I'm not swayed by any of the above, though. I prefer vampires, those terrifying creatures of the night, in their rightful place in the horror genre. Pretty them up all you like but let them mince along the corridors of nightmare where they belong. They have no place in my romantic fantasies.


7 comments:

Charles Gramlich said...

Inflicting pain on others is a very human trait, unfortunately. None of that is very romantic to me.

G said...

I think that it's safe to say that I will not be using a vampire, male or female, in any of my stories.

Personally, I think that the vampire thing is a way overused character in writing.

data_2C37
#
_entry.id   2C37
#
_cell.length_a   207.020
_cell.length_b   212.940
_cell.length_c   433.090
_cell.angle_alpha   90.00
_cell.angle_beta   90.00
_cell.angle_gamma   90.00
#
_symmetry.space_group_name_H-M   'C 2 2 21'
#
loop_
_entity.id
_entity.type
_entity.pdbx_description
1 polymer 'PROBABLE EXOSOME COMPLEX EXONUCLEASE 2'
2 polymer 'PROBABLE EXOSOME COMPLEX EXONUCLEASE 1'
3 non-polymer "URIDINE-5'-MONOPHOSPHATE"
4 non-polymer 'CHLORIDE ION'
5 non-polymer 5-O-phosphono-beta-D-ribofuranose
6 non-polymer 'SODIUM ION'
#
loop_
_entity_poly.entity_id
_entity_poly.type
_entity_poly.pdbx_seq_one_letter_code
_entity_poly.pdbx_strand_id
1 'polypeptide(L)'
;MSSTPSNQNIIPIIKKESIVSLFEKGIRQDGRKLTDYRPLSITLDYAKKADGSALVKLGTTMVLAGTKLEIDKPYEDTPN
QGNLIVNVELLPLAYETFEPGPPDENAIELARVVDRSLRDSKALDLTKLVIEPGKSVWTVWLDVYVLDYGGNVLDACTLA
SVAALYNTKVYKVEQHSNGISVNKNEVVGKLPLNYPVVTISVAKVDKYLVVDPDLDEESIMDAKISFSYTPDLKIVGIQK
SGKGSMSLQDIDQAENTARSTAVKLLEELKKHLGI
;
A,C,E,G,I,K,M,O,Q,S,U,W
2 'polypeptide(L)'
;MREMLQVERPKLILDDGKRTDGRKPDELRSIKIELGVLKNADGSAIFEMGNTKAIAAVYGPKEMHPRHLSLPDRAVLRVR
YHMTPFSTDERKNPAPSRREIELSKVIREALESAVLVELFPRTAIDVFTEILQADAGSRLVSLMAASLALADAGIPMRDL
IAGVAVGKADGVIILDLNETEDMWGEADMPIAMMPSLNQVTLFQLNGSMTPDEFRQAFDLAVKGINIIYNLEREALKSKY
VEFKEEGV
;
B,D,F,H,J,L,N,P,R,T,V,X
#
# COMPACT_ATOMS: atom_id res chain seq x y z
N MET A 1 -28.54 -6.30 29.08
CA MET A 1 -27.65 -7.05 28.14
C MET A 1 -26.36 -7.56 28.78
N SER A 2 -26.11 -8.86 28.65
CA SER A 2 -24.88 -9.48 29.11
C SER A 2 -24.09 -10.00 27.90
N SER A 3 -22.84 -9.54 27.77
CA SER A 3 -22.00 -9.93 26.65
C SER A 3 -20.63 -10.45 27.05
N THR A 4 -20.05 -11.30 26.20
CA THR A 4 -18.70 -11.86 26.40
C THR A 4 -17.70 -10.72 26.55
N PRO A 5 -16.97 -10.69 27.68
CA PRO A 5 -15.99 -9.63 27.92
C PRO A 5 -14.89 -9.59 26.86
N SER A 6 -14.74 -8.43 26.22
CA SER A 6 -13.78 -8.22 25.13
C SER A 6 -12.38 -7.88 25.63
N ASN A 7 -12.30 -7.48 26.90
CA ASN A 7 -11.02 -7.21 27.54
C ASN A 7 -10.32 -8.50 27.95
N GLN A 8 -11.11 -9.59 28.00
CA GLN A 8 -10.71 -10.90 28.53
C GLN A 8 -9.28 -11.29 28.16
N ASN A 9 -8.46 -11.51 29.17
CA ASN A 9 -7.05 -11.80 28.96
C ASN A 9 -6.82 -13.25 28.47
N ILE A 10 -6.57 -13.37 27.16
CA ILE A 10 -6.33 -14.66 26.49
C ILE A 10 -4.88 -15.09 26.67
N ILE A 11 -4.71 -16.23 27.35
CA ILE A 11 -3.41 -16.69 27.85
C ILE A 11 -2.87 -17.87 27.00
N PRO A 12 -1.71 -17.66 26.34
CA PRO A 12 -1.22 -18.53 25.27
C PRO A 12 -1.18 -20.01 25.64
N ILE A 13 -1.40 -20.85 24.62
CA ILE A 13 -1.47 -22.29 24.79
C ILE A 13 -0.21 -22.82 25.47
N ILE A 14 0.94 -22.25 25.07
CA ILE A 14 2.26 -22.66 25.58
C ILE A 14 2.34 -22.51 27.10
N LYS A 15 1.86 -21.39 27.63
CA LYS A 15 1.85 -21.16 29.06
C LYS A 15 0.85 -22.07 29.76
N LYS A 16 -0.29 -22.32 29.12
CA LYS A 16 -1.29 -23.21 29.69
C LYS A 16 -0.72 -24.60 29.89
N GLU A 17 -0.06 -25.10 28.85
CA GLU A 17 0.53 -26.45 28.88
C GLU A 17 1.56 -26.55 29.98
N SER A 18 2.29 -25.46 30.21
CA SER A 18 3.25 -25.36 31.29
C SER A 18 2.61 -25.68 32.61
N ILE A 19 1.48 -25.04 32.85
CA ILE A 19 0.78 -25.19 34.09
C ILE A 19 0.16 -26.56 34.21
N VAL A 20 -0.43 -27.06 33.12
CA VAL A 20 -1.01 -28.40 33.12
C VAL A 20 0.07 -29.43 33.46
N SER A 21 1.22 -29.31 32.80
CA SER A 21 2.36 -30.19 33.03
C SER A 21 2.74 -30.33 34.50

I perfer the more hybrid mixtures: like using a wild member of the cat or canine family in my stories.

Makes it fresh without being overused.

KeVin K. said...

I may be reading too much into my paternal grandmother's decorating sense. After all, most Catholic symbols are not just derivations or "pirate copies" of pagan symbols -- the earliest Catholics knew they were engaged in spiritual warfare and didn't hesitate to use their enemies' weapons against them.
Those gargoyles aren't on first millennium churches because the builders were secret pagans -- the Catholic artisans were taking chances on defense and fought fire with fire. (And, yes, I know Santeria brings the practice full circle; as a thoroughly lapsed Catholic I kinda like the symmetry.)